At a typical job, management gives incentives. You are rewarded with bonuses, pay-increases, have performance reviews, and often have general encouragement, and feedback. As a mom, you often only get negative feedback (Your screaming child does not say “thanks mom for changing my blow-out again” while the dirty floor and piles of laundry testify that you are a failure). Your spouse might encourage and thank you but that is not a guarantee, and it might not be often enough. There is little recognition for the countless tasks you do all day.

Awareness needs to be increased of the challenges of stay-at-home parenting through the media, as well as encouragement for those with careers to look at us as equal members of society (besides grandma talking about it at Thanksgiving dinner). From most of what I see, being a working parent is what is glamorized. I often feel that other people think something is wrong with me because I choose to stay at home. Maybe I am lazy, not able to handle working a real job and being a mom (Which is why those who work have daycare, its not like they can do it all either). Or others just assume I am not smart, educated, and underclass. It is true that I am just shy of receiving my Bachelor’s degree yet, and it would be hard for me to find a high-paying job to make it worth me working outside the home. Yet, even if I did I know I would still be staying at home with my kids, at least until they are in school and I could work part-time elsewhere. Besides, the fields I enjoy working in the most are generally within the non-profit sector in which I would still not be able to make it worth it to pay for childcare from a financial perspective. Or on the other hand a stay-at-home mom can also both be looked at as too traditional or too hoitytoity, like a country club yuppie. Funny how all these perspectives of a stay-at-home mom of little children do not logically fit together. Can I be undereducated, poor, rich, snobby, and uber-traditional at the same time? Apparently. I don’t consider myself uneducated, snobby, or having characteristics worthy of discrimination. Yet, the Stay-at-home is often looked at oddly. I guess this is typical to encounter some prejudice, as most are partial and skeptical of anything outside of their experience.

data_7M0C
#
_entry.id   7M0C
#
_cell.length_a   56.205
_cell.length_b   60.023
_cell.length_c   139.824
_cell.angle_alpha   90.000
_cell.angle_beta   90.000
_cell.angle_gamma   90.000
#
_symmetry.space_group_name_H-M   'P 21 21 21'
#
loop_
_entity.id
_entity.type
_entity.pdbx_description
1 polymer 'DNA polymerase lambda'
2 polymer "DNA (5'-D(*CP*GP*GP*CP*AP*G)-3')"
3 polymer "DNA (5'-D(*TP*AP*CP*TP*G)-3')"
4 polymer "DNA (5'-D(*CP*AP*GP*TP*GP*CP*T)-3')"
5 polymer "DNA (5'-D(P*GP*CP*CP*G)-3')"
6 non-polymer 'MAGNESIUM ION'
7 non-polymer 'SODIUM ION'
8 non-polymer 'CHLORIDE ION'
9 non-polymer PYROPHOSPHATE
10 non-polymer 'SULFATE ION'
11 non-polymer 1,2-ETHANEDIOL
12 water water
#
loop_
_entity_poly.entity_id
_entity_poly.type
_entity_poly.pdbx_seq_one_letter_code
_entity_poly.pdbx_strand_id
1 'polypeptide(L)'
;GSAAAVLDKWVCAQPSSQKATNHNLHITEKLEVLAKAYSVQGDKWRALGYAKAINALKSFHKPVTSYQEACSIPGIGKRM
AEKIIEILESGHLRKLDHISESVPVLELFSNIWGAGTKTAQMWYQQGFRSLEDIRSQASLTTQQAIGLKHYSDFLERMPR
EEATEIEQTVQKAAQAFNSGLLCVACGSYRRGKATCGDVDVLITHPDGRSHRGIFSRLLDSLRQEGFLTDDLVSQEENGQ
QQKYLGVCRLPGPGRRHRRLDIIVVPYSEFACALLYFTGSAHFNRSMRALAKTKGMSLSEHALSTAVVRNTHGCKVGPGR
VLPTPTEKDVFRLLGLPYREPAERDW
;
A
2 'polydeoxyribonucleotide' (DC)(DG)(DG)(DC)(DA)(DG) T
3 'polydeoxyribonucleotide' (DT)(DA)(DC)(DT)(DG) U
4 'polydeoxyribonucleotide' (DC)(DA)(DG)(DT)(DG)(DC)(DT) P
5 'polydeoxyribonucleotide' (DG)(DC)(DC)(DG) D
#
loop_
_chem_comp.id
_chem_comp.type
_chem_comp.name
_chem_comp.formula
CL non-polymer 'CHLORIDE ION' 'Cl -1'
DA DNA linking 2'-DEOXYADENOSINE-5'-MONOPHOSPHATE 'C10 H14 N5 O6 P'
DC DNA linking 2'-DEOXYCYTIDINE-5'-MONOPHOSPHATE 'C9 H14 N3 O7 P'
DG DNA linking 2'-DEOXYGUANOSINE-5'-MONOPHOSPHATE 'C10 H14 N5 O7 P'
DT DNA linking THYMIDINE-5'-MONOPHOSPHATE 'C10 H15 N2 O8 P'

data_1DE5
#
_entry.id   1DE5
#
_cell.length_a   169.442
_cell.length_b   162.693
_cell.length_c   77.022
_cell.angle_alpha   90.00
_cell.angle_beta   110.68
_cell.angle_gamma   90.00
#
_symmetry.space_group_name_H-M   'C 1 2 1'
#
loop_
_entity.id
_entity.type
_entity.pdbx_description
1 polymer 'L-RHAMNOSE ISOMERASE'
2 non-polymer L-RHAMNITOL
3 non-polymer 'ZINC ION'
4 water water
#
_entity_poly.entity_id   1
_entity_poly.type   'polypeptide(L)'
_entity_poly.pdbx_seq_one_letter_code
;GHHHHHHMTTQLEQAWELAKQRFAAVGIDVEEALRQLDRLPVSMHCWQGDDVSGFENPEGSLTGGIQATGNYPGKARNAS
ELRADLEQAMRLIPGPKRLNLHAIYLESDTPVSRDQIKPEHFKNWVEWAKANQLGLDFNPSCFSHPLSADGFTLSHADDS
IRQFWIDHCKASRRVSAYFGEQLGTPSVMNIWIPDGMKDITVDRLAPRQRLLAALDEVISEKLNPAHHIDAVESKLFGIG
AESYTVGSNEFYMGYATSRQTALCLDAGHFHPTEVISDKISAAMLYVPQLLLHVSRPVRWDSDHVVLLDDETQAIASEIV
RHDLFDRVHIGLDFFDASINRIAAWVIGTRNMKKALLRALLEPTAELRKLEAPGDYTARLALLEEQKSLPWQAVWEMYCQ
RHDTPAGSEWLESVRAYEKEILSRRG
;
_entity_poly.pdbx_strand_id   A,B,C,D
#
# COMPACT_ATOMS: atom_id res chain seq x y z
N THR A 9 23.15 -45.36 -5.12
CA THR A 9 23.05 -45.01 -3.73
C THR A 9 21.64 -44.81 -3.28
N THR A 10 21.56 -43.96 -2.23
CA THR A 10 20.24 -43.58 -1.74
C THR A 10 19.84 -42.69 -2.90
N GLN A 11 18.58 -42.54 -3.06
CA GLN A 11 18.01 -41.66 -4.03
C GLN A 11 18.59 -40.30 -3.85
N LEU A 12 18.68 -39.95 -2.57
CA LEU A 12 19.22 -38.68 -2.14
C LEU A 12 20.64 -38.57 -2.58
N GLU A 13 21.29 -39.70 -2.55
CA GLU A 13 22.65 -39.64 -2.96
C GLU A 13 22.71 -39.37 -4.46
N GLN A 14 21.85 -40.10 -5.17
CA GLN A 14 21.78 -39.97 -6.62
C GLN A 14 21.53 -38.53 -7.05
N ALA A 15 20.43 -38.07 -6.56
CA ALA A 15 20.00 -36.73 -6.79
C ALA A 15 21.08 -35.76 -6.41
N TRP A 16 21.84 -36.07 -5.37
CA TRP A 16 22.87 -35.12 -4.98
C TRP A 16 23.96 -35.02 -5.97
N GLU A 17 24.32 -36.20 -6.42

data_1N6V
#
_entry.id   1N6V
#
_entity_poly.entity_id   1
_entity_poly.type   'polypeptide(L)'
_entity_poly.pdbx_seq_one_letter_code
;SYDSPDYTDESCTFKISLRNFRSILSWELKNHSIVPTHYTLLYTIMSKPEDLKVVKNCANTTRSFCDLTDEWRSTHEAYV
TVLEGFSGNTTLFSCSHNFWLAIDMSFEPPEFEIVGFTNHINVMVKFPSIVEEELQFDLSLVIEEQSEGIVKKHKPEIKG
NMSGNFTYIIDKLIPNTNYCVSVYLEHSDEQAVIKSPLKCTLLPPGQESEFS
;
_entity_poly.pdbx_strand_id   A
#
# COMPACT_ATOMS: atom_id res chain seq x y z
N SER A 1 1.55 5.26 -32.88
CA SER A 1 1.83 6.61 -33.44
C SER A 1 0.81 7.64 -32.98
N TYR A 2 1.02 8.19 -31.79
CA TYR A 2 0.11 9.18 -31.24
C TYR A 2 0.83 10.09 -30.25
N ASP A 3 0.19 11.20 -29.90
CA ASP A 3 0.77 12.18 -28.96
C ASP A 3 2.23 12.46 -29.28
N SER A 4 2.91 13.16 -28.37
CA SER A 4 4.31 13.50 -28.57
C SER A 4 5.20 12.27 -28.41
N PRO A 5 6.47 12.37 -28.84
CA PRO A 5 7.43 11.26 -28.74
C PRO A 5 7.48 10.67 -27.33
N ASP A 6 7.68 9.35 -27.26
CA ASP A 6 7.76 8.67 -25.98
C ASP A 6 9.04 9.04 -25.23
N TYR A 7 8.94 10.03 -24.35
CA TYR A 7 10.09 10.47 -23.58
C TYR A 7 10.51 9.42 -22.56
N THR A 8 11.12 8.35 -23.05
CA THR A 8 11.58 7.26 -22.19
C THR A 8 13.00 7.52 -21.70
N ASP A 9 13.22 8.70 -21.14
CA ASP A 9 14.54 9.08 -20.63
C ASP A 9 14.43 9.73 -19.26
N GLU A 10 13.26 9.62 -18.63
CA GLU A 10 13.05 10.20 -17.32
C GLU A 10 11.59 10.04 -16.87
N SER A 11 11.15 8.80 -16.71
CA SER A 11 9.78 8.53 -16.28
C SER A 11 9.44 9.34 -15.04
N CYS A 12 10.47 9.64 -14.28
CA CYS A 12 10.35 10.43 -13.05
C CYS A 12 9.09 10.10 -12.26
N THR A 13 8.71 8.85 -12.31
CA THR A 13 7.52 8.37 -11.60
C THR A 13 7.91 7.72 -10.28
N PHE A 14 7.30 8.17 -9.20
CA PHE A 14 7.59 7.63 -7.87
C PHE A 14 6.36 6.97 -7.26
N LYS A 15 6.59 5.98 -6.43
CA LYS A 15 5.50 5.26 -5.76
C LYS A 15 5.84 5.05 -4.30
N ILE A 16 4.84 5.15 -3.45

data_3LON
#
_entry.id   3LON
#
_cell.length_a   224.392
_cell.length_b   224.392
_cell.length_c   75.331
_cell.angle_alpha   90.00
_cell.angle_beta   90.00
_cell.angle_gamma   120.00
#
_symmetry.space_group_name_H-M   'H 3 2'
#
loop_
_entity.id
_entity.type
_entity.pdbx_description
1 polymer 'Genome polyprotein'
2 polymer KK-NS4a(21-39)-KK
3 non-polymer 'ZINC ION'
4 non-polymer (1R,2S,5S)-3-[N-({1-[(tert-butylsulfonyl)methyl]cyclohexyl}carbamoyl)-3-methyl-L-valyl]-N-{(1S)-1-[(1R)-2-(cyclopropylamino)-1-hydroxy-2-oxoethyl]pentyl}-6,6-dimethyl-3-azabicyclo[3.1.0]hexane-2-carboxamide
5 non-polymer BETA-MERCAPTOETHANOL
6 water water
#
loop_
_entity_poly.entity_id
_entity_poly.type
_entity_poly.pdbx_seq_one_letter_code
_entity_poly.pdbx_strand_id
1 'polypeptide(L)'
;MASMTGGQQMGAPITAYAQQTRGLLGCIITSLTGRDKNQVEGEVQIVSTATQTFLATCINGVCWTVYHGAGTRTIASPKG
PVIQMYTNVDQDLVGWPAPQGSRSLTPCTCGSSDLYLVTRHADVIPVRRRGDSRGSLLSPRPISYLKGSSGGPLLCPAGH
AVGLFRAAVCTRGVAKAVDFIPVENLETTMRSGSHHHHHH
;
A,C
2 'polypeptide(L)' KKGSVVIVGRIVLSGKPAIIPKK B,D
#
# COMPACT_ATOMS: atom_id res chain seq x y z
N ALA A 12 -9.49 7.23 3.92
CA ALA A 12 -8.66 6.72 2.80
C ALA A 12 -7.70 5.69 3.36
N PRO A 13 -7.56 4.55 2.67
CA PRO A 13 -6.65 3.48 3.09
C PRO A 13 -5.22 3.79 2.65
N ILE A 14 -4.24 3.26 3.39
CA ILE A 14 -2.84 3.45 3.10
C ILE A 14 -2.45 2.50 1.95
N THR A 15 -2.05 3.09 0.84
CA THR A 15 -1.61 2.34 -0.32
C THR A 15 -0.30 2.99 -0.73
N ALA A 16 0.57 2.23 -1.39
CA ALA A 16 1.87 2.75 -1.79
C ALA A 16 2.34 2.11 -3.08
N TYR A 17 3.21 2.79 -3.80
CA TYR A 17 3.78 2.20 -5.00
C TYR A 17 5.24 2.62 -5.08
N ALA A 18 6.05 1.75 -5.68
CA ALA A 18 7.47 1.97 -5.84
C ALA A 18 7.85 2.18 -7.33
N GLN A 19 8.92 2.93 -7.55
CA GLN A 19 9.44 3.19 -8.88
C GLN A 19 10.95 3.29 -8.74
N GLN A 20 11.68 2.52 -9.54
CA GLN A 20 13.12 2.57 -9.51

Ways to ease this social problem can first start with the spouses. Ideally, spouses should try to balance the workload rather than just using their off-work time for their own pleasure. The mom, whether working or not generally takes care of the lump of the household and childcare for whatever reason. The more the husband can help, I have no doubt the more he will like who his wife is as relieved of burden. Also, local friends and family members can exchange favors, taking turns watching eachother’s kids. Although meeting trustworthy people is difficult when you are in a new place, challenging yourself to join a moms group, a church, and other organizations along with going out of your way to introduce yourself to neighbors and other moms at the park can go a long way. Even increasing encouragement in all forms is probably the best way to help us moms, especially moms with little children.

Communities/towns themselves, along with local organizations and churches should really go to greater effort to make support networks. Or if there already are, have ways to contact moms who are so secluded and depressed they don’t look for help themselves. Catchy yet simple mailers, signs, door-to-door invites, or even articles in the HOA magazine can all be effective. Although this seems ridiculous to even myself, could the communities provide free quality babysitting services once a week for stay-at-home parents? Yes, that is ridiculous. But I know having babysitting services in my community are very appreciated. A local grocery store offers has a childcare center in it for those who are shopping. Our HOA provides very low-cost babysitting at our gym, something which many gyms in our area do. A break from your children for even just an hour can be a life-saver sometimes. I wish there was a way I could have my children be watched long-enough to get some paperwork done, take a nap, or have some time to just breath. Or even cooking a meal, or sharing the responsibility with another family is an amazing blessing. I am so thankful to my friends and spouse who give me this on occasion. Giving moms a little more help a long the way might be cheaper than waiting until they go crazy and have to take their kids from them. This might sound extreme, but I know that this is actually a reality for some moms who are not handling the pressure very well.

In conclusion, Stay-at-home mothering is a job in itself, with challenges and difficulties. Some of these can be eased by outside help. If you have the ability to help a mom with small children, on their behalf, I ask you to please do so. Often the mom is in denial that she needs help, so don’t give her generic offers like “ask me for help sometime” because if you do it is almost guaranteed that she will not ask. Yet offer specifics instead. Offer to babysit a certain day so she can grab a coffee and read a book for an hour, ask her family for dinner a specific night of the week, or tell her you will come over at 11 a.m. the next day to talk with her while folding laundry. Do these things and you will make a very frazzled woman sigh and she will probably even give you a genuine smile.

References:

Lauer, R., & Lauer, J. (Eds.). (2008). Social Problems and the Quality of Life (11th ed.). New York: McGraw-Hill.

PhilD41. (2009, August 12). Life Support for the Stay-At-Home-Mom. Hubpages. Retrieved August 12, 2009, from http://hubpages.com/hub/Stay-At-Home-Mother?utm_source=fb&utm_campaign=newsfeed